Maalouf and El-Tibi set out to re-establish tatreez as an art form while making a positive humanitarian impact. (Supplied)

Maalouf believes more social enterprises like hers could be created to help others. “When you create a social enterprise where you use someone’s skill set to provide a job for them, I think that alone in itself inspires others to do the same,” she said.

“You see a lot of different social enterprises sprouting up from the region and that impact in itself is important to create a hub of opportunities for those who are less fortunate, but not treating them as a charity case because these people are amazing.”

However, 81 Designs was not always destined to be a success. Having contacted several NGOs around Lebanon for initial funding, some of them found the idea to be too abstract and something that would not work, while others were not able to visualize the end product. But none of these hurdles held back Maalouf’s eventual success.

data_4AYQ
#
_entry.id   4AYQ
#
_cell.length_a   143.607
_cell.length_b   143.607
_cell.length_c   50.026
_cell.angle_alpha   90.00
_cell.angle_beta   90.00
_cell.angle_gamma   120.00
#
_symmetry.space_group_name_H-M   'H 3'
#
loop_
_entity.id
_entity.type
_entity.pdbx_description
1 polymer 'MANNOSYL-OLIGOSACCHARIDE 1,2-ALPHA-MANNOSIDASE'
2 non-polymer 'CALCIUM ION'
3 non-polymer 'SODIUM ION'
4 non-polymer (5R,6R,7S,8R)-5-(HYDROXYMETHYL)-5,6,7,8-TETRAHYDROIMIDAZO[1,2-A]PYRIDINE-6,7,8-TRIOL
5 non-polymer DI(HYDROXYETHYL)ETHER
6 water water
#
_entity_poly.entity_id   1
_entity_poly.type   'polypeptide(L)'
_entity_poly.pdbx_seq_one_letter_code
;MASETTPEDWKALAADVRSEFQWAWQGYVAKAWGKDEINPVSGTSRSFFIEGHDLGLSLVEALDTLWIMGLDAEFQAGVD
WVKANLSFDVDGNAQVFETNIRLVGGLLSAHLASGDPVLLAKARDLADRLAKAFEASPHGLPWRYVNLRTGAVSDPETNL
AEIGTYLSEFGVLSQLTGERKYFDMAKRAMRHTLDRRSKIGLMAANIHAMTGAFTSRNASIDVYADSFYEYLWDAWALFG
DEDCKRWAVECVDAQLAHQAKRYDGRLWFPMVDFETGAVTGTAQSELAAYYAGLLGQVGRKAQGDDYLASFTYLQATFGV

“When you set up as a business, you do face challenges and you just need to keep on going. Believe in yourself. Believe that what you’re actually creating can impact others in a positive way.”

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This report is being published by Arab News as a partner of the Middle East Exchange, which was launched by the Mohammed bin Rashid Al Maktoum Global Initiatives to reflect the vision of the UAE prime minister and ruler of Dubai to explore the possibility of changing the status of the Arab region.